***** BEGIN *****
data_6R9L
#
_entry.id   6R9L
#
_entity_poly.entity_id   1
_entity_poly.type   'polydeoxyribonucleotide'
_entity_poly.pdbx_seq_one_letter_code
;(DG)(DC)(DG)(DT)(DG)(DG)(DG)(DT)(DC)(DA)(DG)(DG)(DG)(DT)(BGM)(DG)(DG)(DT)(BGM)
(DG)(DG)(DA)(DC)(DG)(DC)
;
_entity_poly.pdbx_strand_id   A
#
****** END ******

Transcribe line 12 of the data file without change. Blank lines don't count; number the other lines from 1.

#